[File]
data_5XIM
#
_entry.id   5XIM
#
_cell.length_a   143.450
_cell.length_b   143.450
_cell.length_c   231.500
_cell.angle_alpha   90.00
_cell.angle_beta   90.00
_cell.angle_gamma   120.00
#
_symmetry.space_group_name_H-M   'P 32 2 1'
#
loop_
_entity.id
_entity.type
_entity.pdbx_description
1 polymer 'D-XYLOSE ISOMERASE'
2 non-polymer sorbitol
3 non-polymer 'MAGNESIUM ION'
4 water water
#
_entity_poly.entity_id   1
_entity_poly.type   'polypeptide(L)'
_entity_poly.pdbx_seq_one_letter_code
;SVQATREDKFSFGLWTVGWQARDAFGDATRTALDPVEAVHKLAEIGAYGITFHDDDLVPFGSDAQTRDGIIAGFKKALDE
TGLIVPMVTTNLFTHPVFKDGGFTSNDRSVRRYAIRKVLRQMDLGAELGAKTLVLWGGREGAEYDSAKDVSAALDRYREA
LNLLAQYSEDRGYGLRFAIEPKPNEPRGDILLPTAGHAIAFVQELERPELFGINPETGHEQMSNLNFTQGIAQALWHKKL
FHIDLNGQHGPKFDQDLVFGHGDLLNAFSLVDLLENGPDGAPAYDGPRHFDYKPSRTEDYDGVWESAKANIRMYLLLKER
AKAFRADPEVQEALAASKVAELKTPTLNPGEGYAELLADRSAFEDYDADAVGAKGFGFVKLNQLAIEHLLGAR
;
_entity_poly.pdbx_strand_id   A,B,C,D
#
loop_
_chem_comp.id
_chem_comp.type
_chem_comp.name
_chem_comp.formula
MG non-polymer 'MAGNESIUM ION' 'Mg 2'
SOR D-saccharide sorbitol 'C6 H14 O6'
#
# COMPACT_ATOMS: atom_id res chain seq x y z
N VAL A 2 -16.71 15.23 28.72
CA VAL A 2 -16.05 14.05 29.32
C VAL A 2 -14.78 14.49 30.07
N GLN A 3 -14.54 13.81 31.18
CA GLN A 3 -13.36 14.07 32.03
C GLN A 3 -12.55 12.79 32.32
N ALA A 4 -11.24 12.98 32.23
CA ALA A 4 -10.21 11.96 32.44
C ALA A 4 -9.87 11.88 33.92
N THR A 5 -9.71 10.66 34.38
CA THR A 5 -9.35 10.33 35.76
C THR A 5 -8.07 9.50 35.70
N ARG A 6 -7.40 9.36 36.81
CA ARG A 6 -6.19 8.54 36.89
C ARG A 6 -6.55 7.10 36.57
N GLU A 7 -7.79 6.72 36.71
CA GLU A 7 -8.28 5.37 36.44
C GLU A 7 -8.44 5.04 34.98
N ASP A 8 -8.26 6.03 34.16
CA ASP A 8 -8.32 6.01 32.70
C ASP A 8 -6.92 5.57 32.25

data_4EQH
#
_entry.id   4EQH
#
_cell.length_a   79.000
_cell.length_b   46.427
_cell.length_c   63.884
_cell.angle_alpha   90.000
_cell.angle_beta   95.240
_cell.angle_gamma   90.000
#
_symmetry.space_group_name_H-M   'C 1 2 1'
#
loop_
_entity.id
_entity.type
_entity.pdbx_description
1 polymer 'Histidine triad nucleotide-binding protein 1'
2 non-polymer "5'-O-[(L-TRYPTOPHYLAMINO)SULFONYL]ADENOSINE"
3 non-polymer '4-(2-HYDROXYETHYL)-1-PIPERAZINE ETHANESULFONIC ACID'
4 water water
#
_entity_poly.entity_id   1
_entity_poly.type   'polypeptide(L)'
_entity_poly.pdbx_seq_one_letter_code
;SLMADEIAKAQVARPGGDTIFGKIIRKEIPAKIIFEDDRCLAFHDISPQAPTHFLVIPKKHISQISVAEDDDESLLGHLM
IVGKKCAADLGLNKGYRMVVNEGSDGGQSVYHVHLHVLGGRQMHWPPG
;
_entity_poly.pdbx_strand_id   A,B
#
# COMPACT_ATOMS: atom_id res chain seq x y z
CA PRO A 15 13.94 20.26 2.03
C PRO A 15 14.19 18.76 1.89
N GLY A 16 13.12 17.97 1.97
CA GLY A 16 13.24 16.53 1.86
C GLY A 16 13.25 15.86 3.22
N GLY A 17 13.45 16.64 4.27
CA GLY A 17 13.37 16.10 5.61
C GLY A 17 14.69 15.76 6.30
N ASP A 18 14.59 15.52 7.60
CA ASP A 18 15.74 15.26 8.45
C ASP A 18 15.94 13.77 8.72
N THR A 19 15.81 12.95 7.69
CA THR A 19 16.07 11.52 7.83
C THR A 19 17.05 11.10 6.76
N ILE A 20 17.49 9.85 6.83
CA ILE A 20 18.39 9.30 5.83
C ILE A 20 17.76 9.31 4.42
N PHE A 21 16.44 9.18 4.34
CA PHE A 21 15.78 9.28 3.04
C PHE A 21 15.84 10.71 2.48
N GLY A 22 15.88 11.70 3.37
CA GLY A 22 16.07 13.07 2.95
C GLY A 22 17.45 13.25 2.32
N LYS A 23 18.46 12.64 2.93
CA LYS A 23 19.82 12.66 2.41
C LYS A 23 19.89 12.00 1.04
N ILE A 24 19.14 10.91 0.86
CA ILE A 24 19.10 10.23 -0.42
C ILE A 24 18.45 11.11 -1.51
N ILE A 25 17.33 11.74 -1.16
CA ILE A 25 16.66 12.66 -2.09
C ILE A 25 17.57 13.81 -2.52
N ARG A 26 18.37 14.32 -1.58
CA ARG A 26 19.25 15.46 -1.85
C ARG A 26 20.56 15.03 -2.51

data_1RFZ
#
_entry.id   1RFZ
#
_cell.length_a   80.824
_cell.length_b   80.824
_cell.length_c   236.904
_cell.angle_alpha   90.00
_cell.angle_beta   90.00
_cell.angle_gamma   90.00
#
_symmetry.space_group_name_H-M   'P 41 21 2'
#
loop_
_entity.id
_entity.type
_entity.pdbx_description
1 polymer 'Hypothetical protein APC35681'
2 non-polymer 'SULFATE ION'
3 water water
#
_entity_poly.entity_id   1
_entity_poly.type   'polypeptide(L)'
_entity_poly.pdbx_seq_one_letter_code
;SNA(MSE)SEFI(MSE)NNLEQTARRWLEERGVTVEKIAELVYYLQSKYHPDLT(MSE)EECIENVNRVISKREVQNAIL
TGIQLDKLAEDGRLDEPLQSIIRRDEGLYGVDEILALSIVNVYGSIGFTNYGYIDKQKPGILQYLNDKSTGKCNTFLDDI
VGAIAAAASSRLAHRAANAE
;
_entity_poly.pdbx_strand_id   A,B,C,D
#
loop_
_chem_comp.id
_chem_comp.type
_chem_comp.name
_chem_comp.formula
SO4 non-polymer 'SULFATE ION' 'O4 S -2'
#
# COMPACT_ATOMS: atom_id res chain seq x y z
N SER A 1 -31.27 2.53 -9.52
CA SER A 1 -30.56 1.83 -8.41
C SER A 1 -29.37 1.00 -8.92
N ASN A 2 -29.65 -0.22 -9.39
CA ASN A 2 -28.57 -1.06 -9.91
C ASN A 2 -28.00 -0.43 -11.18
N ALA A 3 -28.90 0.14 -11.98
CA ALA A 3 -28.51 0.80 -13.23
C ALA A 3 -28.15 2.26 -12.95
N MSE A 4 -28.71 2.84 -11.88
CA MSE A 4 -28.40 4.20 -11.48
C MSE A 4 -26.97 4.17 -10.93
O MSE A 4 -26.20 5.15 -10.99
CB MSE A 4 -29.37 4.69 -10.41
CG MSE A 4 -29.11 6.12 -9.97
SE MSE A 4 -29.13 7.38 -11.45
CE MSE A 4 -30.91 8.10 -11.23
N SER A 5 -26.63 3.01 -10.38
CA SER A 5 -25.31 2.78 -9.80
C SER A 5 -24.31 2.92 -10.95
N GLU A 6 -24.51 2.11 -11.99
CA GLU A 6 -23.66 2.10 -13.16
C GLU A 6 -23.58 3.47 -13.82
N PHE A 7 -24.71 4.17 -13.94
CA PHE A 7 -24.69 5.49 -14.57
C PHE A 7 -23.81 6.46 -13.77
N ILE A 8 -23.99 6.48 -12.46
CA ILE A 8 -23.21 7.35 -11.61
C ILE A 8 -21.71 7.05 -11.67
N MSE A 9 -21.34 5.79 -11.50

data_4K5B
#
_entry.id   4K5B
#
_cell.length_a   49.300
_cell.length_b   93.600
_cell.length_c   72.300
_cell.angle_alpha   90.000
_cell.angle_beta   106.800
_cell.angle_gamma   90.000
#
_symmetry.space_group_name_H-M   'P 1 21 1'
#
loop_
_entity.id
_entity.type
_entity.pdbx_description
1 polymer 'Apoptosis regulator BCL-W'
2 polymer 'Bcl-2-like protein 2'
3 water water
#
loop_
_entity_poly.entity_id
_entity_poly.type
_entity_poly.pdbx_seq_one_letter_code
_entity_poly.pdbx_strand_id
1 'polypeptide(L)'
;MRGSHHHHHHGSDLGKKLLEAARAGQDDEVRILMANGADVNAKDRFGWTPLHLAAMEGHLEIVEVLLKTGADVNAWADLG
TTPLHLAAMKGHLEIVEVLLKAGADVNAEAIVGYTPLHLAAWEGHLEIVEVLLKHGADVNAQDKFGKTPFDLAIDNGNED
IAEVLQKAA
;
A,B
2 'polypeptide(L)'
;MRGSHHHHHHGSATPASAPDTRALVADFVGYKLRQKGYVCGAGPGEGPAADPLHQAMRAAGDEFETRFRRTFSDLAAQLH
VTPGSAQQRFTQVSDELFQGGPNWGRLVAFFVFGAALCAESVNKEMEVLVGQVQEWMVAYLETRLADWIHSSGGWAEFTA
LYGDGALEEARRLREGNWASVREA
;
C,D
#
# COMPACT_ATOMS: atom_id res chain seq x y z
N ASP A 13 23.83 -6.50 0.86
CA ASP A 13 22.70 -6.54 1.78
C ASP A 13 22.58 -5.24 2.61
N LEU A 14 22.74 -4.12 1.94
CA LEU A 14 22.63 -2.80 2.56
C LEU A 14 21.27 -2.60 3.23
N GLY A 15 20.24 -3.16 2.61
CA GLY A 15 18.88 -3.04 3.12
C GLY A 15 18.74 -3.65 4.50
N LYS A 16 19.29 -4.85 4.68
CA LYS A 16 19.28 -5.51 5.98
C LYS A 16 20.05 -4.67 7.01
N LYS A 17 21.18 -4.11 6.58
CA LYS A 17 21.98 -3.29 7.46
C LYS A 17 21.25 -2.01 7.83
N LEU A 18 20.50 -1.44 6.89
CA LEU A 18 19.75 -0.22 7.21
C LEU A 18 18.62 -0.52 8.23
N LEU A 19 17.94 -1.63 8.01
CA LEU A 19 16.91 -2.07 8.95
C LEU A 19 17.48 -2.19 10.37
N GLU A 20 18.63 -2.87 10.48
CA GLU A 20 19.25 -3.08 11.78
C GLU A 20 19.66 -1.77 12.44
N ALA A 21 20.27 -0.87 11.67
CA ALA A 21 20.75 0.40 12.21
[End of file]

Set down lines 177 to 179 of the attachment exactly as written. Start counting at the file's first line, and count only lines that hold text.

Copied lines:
N MSE A 4 -28.71 2.84 -11.88
CA MSE A 4 -28.40 4.20 -11.48
C MSE A 4 -26.97 4.17 -10.93